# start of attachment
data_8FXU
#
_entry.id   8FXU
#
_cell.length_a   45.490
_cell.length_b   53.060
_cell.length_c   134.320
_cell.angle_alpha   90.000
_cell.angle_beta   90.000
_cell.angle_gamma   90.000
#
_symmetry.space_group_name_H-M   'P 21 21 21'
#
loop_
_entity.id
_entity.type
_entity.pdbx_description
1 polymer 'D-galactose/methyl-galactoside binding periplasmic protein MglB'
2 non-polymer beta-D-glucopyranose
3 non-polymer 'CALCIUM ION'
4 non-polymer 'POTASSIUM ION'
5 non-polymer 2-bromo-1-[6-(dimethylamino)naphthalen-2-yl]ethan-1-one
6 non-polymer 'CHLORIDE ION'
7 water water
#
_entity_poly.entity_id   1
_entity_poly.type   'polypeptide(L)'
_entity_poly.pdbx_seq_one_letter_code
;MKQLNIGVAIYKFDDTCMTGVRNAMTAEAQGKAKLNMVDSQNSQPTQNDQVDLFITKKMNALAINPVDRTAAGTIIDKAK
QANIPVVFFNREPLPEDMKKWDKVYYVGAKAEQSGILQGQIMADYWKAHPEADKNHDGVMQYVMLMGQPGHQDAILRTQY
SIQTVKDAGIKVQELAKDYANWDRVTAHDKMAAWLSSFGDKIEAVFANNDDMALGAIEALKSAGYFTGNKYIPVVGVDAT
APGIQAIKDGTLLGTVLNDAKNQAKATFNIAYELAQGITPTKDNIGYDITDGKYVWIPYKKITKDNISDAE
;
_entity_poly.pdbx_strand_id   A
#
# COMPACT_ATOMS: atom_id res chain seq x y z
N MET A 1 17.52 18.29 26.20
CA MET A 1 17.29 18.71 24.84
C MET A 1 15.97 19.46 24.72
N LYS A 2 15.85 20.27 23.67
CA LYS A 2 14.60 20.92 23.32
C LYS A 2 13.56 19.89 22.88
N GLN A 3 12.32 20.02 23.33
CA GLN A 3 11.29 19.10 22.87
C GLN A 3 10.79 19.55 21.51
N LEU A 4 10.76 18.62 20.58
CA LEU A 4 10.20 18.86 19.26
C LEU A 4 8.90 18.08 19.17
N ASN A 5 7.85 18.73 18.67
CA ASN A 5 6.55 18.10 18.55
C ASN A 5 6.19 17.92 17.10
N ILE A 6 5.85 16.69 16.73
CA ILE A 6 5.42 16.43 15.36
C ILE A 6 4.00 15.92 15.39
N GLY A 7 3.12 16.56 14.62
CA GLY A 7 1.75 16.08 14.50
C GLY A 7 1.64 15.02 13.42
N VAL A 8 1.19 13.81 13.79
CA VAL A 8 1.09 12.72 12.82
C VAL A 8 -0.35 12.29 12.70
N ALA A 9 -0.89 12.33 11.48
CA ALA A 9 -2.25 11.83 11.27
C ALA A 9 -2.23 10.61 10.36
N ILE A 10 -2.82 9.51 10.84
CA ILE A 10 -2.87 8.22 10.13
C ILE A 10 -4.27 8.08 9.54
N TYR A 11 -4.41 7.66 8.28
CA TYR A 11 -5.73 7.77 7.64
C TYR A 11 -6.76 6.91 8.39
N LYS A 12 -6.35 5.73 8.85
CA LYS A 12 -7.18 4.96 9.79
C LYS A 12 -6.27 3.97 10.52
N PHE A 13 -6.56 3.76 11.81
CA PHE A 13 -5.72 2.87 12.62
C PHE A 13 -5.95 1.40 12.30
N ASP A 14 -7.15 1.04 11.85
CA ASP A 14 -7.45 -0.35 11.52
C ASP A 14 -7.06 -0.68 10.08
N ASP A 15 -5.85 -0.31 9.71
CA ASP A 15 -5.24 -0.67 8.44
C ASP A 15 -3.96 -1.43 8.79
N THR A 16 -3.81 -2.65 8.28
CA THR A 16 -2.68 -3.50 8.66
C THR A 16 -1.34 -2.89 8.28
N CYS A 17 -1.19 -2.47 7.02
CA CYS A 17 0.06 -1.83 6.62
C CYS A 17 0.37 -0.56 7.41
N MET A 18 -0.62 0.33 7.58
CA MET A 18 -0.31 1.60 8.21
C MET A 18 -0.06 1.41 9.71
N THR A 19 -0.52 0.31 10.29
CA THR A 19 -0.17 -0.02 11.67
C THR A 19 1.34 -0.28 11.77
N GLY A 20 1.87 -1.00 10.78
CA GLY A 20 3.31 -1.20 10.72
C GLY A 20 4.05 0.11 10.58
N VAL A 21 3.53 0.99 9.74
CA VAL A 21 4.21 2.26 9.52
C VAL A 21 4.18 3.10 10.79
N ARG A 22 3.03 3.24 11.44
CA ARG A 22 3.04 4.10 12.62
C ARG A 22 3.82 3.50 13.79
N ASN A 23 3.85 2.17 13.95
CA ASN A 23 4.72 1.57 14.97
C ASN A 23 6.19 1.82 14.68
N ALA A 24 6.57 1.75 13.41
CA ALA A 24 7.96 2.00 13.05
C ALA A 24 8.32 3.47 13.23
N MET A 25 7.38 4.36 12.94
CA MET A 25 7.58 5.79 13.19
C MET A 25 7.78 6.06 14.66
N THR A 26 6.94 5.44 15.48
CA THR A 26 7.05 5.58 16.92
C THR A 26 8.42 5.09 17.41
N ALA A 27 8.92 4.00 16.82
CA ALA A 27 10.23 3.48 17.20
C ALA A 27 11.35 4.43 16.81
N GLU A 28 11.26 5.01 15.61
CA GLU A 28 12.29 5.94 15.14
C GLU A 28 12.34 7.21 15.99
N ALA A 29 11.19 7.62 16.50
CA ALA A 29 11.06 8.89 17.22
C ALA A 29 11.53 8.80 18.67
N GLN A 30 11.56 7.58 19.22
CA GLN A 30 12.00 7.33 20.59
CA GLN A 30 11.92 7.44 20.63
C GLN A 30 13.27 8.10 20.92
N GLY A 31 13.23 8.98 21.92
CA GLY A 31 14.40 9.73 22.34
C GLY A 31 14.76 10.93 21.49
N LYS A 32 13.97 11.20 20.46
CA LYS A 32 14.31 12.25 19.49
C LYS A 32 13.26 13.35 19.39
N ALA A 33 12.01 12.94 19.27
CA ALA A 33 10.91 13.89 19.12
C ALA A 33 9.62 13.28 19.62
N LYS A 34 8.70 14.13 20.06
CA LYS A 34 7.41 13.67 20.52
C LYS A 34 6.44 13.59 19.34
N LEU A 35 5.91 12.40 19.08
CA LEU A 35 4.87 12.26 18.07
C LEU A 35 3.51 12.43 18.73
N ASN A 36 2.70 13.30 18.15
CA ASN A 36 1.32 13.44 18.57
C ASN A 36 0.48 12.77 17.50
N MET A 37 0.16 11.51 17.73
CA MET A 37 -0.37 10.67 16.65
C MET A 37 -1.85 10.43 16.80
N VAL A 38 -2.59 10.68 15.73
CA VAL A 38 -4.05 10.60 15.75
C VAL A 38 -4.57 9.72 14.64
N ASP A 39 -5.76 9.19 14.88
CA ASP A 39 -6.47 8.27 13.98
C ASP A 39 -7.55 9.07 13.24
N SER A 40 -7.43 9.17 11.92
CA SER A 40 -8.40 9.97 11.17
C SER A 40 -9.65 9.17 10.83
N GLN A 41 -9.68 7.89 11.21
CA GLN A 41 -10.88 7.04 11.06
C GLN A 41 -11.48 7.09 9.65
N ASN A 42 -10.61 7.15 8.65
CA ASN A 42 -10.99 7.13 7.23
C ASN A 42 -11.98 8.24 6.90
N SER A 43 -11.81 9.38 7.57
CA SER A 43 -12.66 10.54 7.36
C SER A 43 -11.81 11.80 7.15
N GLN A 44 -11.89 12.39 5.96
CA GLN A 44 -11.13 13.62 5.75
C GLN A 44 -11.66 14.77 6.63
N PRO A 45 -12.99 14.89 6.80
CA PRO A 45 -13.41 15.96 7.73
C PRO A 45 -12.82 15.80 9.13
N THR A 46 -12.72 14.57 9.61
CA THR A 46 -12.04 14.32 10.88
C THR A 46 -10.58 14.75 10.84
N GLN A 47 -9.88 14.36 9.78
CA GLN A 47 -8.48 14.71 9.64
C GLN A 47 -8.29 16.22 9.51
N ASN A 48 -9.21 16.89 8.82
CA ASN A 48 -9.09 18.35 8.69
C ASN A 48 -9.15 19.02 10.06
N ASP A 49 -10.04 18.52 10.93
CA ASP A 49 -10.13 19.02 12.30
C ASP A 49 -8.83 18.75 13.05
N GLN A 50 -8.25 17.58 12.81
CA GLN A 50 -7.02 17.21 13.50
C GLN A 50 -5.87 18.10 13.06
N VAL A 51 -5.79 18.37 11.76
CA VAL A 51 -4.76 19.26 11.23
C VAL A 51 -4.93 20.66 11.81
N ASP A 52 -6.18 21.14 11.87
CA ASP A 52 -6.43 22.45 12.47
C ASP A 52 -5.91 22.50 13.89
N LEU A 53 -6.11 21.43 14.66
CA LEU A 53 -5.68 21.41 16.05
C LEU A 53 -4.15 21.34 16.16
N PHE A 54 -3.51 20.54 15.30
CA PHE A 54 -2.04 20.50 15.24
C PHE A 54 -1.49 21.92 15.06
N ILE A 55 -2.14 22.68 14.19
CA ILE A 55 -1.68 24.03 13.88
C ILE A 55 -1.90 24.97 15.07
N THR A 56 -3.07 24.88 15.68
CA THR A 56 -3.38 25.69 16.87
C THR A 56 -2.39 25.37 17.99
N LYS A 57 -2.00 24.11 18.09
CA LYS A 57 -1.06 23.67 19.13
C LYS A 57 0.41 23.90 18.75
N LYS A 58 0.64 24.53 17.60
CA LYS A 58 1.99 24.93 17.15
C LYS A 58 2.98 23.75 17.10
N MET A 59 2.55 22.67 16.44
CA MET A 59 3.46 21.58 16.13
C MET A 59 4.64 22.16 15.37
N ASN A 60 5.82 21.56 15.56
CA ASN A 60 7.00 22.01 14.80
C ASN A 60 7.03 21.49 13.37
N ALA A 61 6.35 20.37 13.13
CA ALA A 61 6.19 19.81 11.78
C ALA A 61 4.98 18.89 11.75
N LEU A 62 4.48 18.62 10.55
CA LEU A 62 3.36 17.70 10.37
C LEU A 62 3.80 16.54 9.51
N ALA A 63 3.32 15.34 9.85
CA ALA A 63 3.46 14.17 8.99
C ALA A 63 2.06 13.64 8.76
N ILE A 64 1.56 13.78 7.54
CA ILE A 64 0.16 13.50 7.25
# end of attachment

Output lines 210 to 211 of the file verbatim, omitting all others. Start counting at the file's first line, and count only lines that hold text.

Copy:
CA LYS A 58 1.99 24.93 17.15
C LYS A 58 2.98 23.75 17.10